I’ve touched on User Stories on several occasions, my favorite being Why Your User Stories Suck! Today I’m here to share with you a very common, yet very commonly overlooked, way to check each and every User Story on your backlog to see whether or not it’s really “ready” for your Dev teams. One of the most frequent causes of delays and slowdowns in most Agile implementations that I’ve seen comes from a lack of balance in the User Stories that the team is being given to deliver — stories that are too big, or which are dictates, or which just exist on the backlog because “someone asked for it”. What we need to do as Product Managers is to occasionally take a close look at each of our backlog items and make sure that they meet the INVEST criteria — Independent, Negotiable, Valuable, Estimable, Small, and Testable. If we do this simple gut-check on a regular basis, we’re far more likely to see our teams succeed and to reduce the amount of time wasted in long, drawn-out planning sessions.
While Product Management might be my career of choice, my primary hobby of choice has to be gaming. I've been playing games in one form or another for as long as I can remember -- tabletop games, video games, role-playing games...you name it, I've … [Continue reading]
At some point in every interview that you have, the people on the other side of the table will inevitably pose the ultimate question to you: "So, do you have any questions for us?" There are hundreds of guides out there that list out the kinds of … [Continue reading]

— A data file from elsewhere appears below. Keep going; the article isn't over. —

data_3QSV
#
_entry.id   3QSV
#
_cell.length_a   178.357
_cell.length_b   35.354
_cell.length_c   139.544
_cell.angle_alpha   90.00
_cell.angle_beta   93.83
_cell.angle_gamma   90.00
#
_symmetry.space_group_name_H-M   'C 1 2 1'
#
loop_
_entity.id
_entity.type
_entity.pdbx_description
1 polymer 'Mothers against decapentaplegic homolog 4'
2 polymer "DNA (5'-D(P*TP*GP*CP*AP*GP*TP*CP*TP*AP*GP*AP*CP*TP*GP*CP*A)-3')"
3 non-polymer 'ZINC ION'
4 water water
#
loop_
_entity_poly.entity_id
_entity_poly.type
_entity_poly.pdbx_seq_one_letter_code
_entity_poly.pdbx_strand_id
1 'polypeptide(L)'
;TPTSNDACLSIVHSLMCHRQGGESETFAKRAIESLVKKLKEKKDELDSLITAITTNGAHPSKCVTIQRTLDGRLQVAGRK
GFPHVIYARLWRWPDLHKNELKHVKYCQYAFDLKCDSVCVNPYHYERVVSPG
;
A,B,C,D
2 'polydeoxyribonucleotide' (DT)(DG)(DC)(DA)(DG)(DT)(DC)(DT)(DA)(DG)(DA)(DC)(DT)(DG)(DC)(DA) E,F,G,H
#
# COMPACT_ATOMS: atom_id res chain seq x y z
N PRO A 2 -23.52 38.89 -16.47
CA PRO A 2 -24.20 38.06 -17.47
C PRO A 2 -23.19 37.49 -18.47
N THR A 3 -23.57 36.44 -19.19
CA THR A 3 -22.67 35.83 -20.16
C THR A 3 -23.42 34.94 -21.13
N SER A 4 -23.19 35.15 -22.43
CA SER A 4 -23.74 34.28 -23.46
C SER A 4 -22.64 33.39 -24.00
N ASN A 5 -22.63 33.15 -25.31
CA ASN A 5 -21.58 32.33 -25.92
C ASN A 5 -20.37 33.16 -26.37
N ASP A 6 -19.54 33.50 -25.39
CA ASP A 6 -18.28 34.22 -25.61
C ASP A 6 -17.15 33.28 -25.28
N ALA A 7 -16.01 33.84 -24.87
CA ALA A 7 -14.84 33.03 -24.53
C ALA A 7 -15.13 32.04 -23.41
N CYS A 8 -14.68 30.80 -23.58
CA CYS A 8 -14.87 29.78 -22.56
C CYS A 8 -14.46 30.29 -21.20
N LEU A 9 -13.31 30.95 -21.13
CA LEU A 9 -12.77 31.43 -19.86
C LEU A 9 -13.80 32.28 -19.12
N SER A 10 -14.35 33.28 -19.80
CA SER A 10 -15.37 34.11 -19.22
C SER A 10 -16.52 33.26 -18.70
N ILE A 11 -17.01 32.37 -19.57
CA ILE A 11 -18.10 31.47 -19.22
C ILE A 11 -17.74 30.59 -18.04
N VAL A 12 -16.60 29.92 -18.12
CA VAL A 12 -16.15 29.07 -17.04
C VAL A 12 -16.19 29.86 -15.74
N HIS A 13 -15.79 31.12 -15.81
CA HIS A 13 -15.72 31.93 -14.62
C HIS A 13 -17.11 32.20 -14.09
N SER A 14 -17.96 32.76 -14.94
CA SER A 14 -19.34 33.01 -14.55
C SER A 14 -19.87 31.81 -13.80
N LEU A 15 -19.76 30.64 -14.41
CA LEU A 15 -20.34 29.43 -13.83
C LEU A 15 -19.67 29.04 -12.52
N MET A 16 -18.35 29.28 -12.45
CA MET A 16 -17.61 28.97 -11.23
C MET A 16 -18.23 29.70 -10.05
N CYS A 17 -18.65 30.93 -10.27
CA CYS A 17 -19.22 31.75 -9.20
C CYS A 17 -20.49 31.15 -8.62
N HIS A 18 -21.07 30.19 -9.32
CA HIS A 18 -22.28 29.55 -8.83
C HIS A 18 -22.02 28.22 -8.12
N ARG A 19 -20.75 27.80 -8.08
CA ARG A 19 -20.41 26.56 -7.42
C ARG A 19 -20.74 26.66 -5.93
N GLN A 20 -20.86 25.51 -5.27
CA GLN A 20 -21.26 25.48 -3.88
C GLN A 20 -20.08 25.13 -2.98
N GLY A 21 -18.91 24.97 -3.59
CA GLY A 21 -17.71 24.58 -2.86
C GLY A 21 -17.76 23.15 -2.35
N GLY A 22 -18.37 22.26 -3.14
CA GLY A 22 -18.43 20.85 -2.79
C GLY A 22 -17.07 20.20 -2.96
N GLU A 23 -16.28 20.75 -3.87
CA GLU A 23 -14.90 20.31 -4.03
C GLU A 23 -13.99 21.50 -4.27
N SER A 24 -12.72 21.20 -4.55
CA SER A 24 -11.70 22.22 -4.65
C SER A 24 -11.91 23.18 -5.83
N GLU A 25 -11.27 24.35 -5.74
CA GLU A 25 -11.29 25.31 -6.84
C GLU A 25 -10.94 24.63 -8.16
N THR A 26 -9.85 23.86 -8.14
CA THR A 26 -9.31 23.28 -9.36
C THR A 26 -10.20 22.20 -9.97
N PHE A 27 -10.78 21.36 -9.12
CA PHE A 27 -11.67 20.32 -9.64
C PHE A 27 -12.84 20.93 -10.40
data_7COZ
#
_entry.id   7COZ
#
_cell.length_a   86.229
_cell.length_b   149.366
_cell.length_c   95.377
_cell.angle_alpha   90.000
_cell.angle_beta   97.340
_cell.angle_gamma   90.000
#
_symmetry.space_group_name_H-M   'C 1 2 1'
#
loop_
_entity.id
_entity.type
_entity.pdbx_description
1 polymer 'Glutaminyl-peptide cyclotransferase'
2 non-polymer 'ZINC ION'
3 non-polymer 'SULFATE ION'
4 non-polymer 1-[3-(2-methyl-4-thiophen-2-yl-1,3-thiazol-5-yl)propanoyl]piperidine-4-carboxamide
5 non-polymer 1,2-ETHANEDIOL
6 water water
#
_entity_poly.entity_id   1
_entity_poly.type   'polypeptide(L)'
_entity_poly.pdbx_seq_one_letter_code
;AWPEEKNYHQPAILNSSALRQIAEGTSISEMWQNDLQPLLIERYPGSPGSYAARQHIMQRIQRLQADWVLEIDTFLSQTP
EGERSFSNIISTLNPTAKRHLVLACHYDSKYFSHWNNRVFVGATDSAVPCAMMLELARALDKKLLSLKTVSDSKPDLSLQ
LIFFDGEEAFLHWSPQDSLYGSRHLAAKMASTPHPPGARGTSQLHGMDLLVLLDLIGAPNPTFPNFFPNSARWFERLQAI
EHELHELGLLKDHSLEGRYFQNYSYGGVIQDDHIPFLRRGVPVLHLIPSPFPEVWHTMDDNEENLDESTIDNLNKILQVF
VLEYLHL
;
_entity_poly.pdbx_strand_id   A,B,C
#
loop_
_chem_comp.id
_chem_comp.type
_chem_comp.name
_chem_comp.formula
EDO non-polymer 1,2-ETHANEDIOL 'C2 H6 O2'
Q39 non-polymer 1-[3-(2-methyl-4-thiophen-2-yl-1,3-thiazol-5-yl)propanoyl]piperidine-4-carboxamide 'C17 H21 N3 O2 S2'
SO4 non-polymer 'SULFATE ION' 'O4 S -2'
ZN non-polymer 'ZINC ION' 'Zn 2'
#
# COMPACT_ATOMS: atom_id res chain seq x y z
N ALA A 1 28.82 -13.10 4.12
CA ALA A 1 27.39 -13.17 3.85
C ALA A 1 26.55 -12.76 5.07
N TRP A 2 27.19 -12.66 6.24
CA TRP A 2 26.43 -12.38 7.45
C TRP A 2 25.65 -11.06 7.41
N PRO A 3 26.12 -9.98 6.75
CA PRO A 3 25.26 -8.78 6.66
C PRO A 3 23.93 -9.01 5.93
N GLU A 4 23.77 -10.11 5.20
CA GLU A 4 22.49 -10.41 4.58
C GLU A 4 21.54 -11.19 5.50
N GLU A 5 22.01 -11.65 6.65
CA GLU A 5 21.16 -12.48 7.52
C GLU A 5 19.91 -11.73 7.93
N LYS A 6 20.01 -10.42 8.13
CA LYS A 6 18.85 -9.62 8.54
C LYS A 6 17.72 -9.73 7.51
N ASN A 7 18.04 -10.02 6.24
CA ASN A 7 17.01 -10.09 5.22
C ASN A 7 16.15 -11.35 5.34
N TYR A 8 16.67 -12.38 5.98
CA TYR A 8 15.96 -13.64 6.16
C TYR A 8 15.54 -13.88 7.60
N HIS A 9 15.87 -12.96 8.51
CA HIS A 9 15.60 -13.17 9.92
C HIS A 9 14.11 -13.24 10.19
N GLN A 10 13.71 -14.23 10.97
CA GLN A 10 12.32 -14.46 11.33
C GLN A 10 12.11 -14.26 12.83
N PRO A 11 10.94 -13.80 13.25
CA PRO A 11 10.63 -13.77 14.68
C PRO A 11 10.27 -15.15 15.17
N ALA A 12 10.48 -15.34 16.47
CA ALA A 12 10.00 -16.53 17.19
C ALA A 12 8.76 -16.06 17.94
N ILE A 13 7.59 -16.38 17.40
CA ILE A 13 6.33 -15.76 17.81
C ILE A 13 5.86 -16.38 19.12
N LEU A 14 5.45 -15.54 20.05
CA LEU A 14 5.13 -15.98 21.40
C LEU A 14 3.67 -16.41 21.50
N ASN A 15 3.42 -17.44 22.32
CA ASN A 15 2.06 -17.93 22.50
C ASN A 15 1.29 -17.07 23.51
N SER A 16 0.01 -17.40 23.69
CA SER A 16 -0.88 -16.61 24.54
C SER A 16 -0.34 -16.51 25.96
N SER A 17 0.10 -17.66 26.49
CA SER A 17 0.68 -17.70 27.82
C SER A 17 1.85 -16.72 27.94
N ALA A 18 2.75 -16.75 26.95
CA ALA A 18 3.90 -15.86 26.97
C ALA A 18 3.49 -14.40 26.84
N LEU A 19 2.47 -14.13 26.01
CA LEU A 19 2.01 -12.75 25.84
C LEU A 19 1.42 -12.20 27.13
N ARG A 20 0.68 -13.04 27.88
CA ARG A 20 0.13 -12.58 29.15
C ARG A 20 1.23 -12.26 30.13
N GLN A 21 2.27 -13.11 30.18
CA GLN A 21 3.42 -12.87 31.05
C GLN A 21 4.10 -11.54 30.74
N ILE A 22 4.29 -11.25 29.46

I was working with a future mentee last week and we noticed a recurring theme to some of our discussions -- that a large part of good Product Management results from limiting the number of choices that our teams and our executives have to choose … [Continue reading]
A lot of Product Managers wind up rolling into the position with little to no preparation, training, or even a real understanding of the role, and it's common for early struggles to really hamper a newly-minted Product Manager's success. To avoid … [Continue reading]
I'm often asked what I think makes a successful Product Manager, and after giving it some thought, I've narrowed it down to one key factor: Clarity. When applied to our daily jobs, this can mean any number of things: clarity of communication, … [Continue reading]
We've all been there -- whether you're a Product Manager or not, you've sat in a meeting that's going far longer than it should, horribly off-agenda, listening to people bicker about some minor point that's preventing anyone from moving forward and … [Continue reading]